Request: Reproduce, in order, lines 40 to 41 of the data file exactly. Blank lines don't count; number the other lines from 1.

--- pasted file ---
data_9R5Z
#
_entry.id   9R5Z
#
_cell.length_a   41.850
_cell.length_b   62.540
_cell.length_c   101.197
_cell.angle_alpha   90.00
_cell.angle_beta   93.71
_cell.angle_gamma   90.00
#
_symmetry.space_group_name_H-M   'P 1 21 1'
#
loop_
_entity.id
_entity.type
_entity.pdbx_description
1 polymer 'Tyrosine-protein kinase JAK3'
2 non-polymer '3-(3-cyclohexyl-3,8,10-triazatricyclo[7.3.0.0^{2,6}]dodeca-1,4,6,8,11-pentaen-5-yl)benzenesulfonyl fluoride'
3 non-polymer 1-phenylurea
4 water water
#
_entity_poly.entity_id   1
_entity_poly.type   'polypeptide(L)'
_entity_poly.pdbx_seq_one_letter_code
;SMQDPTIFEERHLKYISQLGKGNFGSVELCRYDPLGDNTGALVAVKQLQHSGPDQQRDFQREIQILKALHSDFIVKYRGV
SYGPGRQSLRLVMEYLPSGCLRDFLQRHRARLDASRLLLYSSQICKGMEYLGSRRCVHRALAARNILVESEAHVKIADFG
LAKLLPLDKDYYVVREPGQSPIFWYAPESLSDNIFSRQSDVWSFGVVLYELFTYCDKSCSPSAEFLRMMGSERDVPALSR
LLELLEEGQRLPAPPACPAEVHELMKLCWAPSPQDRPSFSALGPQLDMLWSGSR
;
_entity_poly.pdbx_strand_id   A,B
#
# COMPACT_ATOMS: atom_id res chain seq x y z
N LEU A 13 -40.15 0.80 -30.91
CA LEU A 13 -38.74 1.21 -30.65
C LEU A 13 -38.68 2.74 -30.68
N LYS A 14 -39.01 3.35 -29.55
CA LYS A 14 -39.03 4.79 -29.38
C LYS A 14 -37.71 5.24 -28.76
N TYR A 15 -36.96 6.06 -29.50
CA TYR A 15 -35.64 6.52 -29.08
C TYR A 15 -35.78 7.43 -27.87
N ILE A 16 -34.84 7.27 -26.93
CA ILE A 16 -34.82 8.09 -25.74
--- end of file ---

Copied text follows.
N TYR A 15 -36.96 6.06 -29.50
CA TYR A 15 -35.64 6.52 -29.08